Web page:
A teen violinist who was severely beaten by Pittsburgh police on January 12 and had his dreadlocks ripped out from his skull is recovering. 18 year-old Jordan Miles was approached by the police who thought he had a gun but what turned out to be a soda bottle under his coat.
His mother Terez Miles stated to The Associated Press,
“I feel that my son was racially profiled. It’s a rough neighborhood; it was after dark. … They assumed he was up to no good because he’s Black. My son, he knows nothing about the streets at all. He’s had a very sheltered life, he’s very quiet, he doesn’t know police officers sit in cars and stalk people like that.”
Jordan’s head is now shaved and his eye is still slightly swollen and bloodshot while the three white officers have been reassigned.
A judge continued the case until Feb. 18 after the officers failed to appear at a hearing Thursday, Miles’ attorney, Kerrington Lewis, said. The police department is saying little as it investigates, and isn’t releasing the officers’ names.
Imagine if it was the other way around and Miles didn’t show up.
The confrontation began around 11 p.m. Jan. 12, when the teenager walked out of his mother’s home and headed to his grandmother’s, where he spends most nights. His mother complimented him on the new jacket he had gotten for his birthday.
“It looks handsome,” she said, smiling as he walked down the front steps.
As Miles walked up the block, he noticed three men sitting in a white car, “but I thought nothing of it,” he said.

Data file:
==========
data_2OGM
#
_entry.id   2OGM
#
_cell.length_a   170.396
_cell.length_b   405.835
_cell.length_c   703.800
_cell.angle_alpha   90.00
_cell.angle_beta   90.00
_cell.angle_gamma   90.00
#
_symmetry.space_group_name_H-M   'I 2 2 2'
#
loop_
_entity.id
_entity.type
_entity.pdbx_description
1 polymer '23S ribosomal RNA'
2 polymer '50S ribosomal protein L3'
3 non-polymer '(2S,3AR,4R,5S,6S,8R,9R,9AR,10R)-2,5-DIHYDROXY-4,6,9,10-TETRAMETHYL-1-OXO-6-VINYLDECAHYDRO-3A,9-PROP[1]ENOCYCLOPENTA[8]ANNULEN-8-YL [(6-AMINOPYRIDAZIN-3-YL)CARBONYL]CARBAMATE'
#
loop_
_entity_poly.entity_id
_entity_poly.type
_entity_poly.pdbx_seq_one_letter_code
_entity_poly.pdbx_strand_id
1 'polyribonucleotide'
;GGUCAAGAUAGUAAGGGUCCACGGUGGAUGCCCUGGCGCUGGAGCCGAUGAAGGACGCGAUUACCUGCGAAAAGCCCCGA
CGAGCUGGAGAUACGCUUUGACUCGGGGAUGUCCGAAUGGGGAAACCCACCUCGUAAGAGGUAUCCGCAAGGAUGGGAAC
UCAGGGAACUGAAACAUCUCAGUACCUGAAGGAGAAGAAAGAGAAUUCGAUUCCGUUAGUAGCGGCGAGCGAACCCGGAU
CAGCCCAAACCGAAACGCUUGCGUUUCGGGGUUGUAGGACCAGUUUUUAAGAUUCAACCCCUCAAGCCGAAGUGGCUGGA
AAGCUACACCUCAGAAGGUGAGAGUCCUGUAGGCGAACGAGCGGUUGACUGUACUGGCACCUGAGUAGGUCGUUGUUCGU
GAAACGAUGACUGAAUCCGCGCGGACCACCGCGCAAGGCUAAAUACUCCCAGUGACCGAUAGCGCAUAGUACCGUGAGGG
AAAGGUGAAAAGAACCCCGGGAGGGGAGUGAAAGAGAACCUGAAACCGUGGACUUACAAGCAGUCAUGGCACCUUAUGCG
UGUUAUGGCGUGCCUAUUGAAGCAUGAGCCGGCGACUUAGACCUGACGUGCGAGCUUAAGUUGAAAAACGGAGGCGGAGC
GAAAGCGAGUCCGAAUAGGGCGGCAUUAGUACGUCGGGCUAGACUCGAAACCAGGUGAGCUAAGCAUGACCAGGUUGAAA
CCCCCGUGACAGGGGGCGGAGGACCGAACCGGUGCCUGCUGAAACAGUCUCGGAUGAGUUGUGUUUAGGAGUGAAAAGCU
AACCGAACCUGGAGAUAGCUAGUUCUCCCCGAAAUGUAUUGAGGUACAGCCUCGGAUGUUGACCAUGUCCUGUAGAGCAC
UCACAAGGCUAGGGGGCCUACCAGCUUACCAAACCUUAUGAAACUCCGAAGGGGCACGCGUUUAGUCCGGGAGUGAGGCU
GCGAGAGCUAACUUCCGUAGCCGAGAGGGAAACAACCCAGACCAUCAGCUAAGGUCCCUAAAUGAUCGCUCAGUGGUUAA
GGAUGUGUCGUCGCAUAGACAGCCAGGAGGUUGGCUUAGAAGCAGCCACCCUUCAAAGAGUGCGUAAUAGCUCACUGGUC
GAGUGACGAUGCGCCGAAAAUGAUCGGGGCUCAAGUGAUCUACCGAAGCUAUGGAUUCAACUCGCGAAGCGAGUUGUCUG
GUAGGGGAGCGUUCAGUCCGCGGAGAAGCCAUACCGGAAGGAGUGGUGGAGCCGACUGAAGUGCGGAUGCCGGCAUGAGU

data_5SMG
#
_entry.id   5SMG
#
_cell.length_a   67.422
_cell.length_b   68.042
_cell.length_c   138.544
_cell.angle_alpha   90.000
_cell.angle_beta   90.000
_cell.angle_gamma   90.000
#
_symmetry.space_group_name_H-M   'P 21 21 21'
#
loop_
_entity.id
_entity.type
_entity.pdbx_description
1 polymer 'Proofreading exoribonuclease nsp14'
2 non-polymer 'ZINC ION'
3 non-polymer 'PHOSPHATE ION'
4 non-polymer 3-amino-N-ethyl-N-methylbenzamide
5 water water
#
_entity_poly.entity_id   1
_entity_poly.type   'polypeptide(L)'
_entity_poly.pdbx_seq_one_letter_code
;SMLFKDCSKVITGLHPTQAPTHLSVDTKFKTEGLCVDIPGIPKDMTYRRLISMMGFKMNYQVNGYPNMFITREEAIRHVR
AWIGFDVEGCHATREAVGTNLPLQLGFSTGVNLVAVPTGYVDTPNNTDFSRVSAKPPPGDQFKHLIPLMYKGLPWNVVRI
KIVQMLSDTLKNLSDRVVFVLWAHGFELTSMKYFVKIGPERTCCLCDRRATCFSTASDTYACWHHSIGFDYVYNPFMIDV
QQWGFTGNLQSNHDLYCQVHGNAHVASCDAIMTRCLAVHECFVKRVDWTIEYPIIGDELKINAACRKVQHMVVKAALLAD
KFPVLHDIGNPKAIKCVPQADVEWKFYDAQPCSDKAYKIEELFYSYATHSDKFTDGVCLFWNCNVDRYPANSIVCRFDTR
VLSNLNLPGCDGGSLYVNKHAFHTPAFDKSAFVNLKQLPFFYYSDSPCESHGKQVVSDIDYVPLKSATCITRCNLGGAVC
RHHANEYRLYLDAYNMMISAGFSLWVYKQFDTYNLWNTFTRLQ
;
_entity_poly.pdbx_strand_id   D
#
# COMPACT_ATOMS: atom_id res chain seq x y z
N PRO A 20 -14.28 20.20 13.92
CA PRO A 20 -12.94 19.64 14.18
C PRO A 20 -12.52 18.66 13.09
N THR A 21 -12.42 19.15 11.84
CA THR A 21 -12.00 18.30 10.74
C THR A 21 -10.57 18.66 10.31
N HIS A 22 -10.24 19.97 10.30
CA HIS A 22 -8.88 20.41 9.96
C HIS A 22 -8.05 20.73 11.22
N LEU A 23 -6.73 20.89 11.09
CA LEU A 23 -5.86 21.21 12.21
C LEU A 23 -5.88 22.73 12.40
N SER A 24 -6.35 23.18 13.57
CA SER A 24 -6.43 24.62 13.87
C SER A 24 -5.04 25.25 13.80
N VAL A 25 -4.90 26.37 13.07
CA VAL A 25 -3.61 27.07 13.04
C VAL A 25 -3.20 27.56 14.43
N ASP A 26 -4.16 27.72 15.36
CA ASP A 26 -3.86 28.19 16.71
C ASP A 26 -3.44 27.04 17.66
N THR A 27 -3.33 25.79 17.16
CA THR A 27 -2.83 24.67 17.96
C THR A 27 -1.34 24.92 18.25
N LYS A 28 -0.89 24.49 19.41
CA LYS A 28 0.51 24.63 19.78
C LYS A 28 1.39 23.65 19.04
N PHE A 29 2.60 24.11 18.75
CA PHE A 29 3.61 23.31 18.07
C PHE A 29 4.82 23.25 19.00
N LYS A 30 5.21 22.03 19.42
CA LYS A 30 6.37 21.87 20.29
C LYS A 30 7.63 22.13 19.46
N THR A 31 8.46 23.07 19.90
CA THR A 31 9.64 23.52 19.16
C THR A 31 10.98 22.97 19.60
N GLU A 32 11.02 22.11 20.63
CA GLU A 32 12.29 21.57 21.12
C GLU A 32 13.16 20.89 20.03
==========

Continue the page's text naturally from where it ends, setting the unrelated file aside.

The criminal complaint says Miles was standing against a building “as if he was trying to avoid being seen.” But he says he was walking when the men jumped out of the car.
“Where’s the money?” one shouted, according to Miles. “Where’s the gun? Where’s the drugs?” the other two said. “It was intimidating; I thought I was going to be robbed,” Miles said.
That’s when he says he took off back to his mother’s house but slipped on the icy sidewalk. Before he could pull himself up, Miles said, the men were at his back.
“That’s when they started beating me, punching, kicking me, choking me,” he said.
Not until 15 minutes later, when uniformed officers drove up in a van and Miles overheard their conversation, did he realize he had been arrested. Initially, when the handcuffs clamped around his wrists, he thought he was being abducted.
The police believed Miles, who appeared to have something heavy in his pocket, was carrying a gun, according to the affidavit. The police say they used a stun gun on the teenager.
According to the affidavit, the object in Miles’ pocket turned out to be a bottle of Mountain Dew. But Miles says he didn’t have anything in his pocket and rarely drinks Mountain Dew.
“The story just doesn’t make sense when you read the affidavit,” said Lewis, the teen’s attorney.
Miles said the family is considering suing the police department and the officers.
“I knew that he hadn’t done anything wrong,” his mother said. “That’s just not an option for Jordan.”
Pittsburgh police have reassigned the three officers and put them back in uniform while the city investigates, spokeswoman Diane Richard said. She declined to say whether racial allegations are part of the probe.
Pittsburgh Mayor Luke Ravenstahl is “taking this very seriously,” said his press secretary, Joanna Doven. “The case is being investigated, he’s closely monitoring it. He’s met with the chief.”
Meanwhile, Jordan Miles says he awaits a physician’s approval to return to school and is suffering from nightmares and flashbacks.
Once he’s done with school, he says, he hopes to attend Penn State University — and study crime scene investigation.
Miles plays the viola for a jazz band and the orchestra at Pittsburgh’s prestigious Creative and Performing Arts High School.
His mother also plans to file a civil rights claim against the renegade cops.